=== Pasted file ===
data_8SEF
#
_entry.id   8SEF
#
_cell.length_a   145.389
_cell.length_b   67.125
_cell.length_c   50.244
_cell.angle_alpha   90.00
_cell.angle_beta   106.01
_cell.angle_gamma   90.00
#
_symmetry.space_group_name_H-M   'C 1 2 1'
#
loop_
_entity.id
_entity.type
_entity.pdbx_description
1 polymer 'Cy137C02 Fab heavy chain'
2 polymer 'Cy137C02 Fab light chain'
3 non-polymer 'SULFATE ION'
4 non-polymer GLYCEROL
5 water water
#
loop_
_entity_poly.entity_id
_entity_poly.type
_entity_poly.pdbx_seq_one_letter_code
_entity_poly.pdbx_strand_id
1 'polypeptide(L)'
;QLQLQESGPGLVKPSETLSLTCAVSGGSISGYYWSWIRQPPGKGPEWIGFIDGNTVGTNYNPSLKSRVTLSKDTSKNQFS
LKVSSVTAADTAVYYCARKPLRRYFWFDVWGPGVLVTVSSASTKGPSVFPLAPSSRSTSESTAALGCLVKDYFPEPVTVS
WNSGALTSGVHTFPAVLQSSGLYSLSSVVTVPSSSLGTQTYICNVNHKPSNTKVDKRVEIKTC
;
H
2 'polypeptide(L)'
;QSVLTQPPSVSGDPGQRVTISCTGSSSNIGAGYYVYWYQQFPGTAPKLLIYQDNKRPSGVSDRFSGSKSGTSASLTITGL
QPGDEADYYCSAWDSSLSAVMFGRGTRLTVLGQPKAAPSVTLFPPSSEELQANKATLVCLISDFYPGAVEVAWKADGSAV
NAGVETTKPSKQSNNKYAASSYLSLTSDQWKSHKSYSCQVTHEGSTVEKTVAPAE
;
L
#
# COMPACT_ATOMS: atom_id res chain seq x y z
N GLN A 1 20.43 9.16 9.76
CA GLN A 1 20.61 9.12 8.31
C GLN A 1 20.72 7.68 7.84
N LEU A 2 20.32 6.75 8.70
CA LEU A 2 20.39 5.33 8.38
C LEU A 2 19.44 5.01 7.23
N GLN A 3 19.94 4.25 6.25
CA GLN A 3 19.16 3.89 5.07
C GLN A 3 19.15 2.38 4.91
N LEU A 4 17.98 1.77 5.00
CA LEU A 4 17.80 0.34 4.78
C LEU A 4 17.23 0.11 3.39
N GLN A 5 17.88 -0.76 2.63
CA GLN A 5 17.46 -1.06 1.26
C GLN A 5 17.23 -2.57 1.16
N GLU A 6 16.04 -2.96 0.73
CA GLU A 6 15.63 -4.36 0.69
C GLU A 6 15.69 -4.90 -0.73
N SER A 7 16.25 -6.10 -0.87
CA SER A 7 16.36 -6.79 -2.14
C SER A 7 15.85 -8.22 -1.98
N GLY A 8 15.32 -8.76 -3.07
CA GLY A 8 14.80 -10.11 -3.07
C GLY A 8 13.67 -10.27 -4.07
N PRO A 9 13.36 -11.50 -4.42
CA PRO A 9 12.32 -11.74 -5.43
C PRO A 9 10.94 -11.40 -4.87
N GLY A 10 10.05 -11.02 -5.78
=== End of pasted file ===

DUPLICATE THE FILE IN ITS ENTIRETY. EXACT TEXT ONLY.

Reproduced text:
data_8SEF
#
_entry.id   8SEF
#
_cell.length_a   145.389
_cell.length_b   67.125
_cell.length_c   50.244
_cell.angle_alpha   90.00
_cell.angle_beta   106.01
_cell.angle_gamma   90.00
#
_symmetry.space_group_name_H-M   'C 1 2 1'
#
loop_
_entity.id
_entity.type
_entity.pdbx_description
1 polymer 'Cy137C02 Fab heavy chain'
2 polymer 'Cy137C02 Fab light chain'
3 non-polymer 'SULFATE ION'
4 non-polymer GLYCEROL
5 water water
#
loop_
_entity_poly.entity_id
_entity_poly.type
_entity_poly.pdbx_seq_one_letter_code
_entity_poly.pdbx_strand_id
1 'polypeptide(L)'
;QLQLQESGPGLVKPSETLSLTCAVSGGSISGYYWSWIRQPPGKGPEWIGFIDGNTVGTNYNPSLKSRVTLSKDTSKNQFS
LKVSSVTAADTAVYYCARKPLRRYFWFDVWGPGVLVTVSSASTKGPSVFPLAPSSRSTSESTAALGCLVKDYFPEPVTVS
WNSGALTSGVHTFPAVLQSSGLYSLSSVVTVPSSSLGTQTYICNVNHKPSNTKVDKRVEIKTC
;
H
2 'polypeptide(L)'
;QSVLTQPPSVSGDPGQRVTISCTGSSSNIGAGYYVYWYQQFPGTAPKLLIYQDNKRPSGVSDRFSGSKSGTSASLTITGL
QPGDEADYYCSAWDSSLSAVMFGRGTRLTVLGQPKAAPSVTLFPPSSEELQANKATLVCLISDFYPGAVEVAWKADGSAV
NAGVETTKPSKQSNNKYAASSYLSLTSDQWKSHKSYSCQVTHEGSTVEKTVAPAE
;
L
#
# COMPACT_ATOMS: atom_id res chain seq x y z
N GLN A 1 20.43 9.16 9.76
CA GLN A 1 20.61 9.12 8.31
C GLN A 1 20.72 7.68 7.84
N LEU A 2 20.32 6.75 8.70
CA LEU A 2 20.39 5.33 8.38
C LEU A 2 19.44 5.01 7.23
N GLN A 3 19.94 4.25 6.25
CA GLN A 3 19.16 3.89 5.07
C GLN A 3 19.15 2.38 4.91
N LEU A 4 17.98 1.77 5.00
CA LEU A 4 17.80 0.34 4.78
C LEU A 4 17.23 0.11 3.39
N GLN A 5 17.88 -0.76 2.63
CA GLN A 5 17.46 -1.06 1.26
C GLN A 5 17.23 -2.57 1.16
N GLU A 6 16.04 -2.96 0.73
CA GLU A 6 15.63 -4.36 0.69
C GLU A 6 15.69 -4.90 -0.73
N SER A 7 16.25 -6.10 -0.87
CA SER A 7 16.36 -6.79 -2.14
C SER A 7 15.85 -8.22 -1.98
N GLY A 8 15.32 -8.76 -3.07
CA GLY A 8 14.80 -10.11 -3.07
C GLY A 8 13.67 -10.27 -4.07
N PRO A 9 13.36 -11.50 -4.42
CA PRO A 9 12.32 -11.74 -5.43
C PRO A 9 10.94 -11.40 -4.87
N GLY A 10 10.05 -11.02 -5.78